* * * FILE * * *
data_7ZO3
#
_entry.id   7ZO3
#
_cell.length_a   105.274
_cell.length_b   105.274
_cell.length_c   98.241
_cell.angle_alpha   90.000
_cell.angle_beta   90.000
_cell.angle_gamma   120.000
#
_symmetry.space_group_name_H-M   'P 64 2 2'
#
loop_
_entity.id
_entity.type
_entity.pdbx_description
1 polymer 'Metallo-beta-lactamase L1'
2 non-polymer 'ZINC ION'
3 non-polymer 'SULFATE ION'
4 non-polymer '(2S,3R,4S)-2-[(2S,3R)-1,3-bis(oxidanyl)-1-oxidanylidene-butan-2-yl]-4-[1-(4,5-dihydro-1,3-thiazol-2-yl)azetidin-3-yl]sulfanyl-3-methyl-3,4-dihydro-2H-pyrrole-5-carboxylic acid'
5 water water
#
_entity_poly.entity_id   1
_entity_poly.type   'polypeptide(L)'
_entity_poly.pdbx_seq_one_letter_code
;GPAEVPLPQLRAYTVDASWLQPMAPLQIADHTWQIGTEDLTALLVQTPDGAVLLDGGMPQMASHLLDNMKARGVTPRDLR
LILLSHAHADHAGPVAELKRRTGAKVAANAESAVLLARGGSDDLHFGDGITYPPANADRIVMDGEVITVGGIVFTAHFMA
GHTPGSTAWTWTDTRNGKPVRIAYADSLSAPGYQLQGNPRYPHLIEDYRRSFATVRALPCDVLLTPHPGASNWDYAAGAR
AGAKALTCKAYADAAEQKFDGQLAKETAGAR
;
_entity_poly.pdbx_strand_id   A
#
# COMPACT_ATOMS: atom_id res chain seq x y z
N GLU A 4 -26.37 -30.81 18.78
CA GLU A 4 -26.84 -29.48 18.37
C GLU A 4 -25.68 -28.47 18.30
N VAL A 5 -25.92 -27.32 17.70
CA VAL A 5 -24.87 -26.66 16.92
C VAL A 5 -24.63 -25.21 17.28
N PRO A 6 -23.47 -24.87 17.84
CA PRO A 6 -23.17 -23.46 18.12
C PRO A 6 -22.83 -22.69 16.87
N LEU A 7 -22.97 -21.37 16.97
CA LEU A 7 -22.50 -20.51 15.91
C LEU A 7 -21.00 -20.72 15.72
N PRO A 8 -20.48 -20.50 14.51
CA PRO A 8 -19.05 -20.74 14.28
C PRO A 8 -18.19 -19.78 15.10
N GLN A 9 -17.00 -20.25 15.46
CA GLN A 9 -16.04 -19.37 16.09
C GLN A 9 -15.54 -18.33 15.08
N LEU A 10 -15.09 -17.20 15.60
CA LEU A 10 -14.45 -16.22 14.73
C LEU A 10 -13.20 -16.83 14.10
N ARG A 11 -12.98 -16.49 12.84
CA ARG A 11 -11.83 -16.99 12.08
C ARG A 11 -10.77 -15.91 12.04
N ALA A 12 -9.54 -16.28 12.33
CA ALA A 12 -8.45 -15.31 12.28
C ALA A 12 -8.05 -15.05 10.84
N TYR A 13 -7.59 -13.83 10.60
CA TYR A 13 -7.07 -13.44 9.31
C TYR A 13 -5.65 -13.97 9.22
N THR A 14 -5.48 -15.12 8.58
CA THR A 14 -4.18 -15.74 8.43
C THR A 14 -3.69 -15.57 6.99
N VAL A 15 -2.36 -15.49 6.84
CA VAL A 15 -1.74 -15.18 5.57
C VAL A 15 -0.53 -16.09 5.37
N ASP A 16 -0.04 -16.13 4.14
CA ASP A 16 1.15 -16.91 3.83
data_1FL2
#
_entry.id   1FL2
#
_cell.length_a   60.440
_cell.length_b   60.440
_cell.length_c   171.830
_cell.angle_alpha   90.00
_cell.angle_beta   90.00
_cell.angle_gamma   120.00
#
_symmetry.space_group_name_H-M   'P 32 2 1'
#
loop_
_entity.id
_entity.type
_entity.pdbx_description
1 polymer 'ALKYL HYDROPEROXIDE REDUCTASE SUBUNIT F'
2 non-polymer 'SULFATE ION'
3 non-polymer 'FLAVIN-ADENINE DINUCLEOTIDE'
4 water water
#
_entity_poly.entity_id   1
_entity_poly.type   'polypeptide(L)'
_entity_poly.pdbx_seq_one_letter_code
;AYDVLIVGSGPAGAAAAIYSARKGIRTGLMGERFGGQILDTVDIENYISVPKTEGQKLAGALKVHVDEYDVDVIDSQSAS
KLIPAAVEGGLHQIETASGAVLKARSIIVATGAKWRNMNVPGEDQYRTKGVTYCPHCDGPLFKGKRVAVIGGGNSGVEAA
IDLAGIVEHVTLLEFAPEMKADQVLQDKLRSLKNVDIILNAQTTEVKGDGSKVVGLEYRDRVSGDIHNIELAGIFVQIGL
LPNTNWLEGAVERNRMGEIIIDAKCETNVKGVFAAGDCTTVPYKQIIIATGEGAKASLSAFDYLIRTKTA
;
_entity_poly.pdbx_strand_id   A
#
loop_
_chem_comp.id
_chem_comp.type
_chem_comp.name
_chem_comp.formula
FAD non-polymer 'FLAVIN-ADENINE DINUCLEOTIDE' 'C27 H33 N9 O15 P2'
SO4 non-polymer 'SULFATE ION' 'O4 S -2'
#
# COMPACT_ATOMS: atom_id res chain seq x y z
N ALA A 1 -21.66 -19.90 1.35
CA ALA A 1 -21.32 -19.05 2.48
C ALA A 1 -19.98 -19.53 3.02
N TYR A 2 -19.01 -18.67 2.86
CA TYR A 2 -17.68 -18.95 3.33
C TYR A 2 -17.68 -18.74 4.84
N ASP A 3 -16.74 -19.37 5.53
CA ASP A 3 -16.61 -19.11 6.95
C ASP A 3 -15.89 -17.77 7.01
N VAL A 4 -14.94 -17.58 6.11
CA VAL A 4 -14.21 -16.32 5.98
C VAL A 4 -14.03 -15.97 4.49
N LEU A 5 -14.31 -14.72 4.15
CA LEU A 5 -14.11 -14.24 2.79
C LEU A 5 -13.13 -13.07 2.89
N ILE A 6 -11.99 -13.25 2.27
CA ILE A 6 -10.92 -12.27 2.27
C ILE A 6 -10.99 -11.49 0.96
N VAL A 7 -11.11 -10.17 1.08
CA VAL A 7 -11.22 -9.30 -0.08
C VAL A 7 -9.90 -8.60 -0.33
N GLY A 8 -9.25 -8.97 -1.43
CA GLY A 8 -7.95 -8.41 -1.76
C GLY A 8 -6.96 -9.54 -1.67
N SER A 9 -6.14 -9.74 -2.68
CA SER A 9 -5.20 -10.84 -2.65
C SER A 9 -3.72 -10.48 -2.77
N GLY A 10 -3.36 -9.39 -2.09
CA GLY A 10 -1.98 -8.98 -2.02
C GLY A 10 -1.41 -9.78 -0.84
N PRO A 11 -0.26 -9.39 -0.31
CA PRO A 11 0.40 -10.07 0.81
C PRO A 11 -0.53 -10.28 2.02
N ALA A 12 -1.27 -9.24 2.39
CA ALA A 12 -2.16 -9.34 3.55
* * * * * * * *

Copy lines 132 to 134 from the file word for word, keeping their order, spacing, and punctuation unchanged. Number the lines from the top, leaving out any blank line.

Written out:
N VAL A 7 -11.11 -10.17 1.08
CA VAL A 7 -11.22 -9.30 -0.08
C VAL A 7 -9.90 -8.60 -0.33